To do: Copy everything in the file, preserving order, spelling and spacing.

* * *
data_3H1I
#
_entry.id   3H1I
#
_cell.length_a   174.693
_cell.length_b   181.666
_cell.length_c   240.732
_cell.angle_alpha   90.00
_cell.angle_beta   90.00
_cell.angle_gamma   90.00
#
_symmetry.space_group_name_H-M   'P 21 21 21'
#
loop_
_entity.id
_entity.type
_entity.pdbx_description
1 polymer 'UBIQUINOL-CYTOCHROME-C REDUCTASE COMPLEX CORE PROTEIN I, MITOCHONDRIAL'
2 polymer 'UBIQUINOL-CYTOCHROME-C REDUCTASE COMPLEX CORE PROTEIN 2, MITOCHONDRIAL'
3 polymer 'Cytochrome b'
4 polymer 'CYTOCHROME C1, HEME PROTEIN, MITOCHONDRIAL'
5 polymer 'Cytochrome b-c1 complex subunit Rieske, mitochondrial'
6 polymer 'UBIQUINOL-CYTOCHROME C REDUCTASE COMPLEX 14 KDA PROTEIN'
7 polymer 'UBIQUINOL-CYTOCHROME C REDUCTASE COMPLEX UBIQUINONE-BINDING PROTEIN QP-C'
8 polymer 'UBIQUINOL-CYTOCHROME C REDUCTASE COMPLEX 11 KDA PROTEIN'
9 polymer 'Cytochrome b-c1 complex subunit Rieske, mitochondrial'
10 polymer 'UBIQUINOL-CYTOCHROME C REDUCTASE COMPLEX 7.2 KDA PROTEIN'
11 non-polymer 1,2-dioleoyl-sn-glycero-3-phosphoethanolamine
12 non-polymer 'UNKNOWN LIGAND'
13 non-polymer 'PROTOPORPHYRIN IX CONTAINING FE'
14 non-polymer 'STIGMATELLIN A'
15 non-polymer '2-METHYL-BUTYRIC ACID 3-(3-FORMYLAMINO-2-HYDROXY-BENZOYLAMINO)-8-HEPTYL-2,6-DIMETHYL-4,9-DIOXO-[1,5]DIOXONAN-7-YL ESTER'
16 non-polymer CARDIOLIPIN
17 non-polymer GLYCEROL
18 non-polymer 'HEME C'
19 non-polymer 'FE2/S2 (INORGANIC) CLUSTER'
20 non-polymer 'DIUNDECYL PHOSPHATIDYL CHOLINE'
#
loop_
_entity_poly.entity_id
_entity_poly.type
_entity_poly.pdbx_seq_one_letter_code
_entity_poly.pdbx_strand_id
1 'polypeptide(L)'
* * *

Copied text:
data_3H1I
#
_entry.id   3H1I
#
_cell.length_a   174.693
_cell.length_b   181.666
_cell.length_c   240.732
_cell.angle_alpha   90.00
_cell.angle_beta   90.00
_cell.angle_gamma   90.00
#
_symmetry.space_group_name_H-M   'P 21 21 21'
#
loop_
_entity.id
_entity.type
_entity.pdbx_description
1 polymer 'UBIQUINOL-CYTOCHROME-C REDUCTASE COMPLEX CORE PROTEIN I, MITOCHONDRIAL'
2 polymer 'UBIQUINOL-CYTOCHROME-C REDUCTASE COMPLEX CORE PROTEIN 2, MITOCHONDRIAL'
3 polymer 'Cytochrome b'
4 polymer 'CYTOCHROME C1, HEME PROTEIN, MITOCHONDRIAL'
5 polymer 'Cytochrome b-c1 complex subunit Rieske, mitochondrial'
6 polymer 'UBIQUINOL-CYTOCHROME C REDUCTASE COMPLEX 14 KDA PROTEIN'
7 polymer 'UBIQUINOL-CYTOCHROME C REDUCTASE COMPLEX UBIQUINONE-BINDING PROTEIN QP-C'
8 polymer 'UBIQUINOL-CYTOCHROME C REDUCTASE COMPLEX 11 KDA PROTEIN'
9 polymer 'Cytochrome b-c1 complex subunit Rieske, mitochondrial'
10 polymer 'UBIQUINOL-CYTOCHROME C REDUCTASE COMPLEX 7.2 KDA PROTEIN'
11 non-polymer 1,2-dioleoyl-sn-glycero-3-phosphoethanolamine
12 non-polymer 'UNKNOWN LIGAND'
13 non-polymer 'PROTOPORPHYRIN IX CONTAINING FE'
14 non-polymer 'STIGMATELLIN A'
15 non-polymer '2-METHYL-BUTYRIC ACID 3-(3-FORMYLAMINO-2-HYDROXY-BENZOYLAMINO)-8-HEPTYL-2,6-DIMETHYL-4,9-DIOXO-[1,5]DIOXONAN-7-YL ESTER'
16 non-polymer CARDIOLIPIN
17 non-polymer GLYCEROL
18 non-polymer 'HEME C'
19 non-polymer 'FE2/S2 (INORGANIC) CLUSTER'
20 non-polymer 'DIUNDECYL PHOSPHATIDYL CHOLINE'
#
loop_
_entity_poly.entity_id
_entity_poly.type
_entity_poly.pdbx_seq_one_letter_code
_entity_poly.pdbx_strand_id
1 'polypeptide(L)'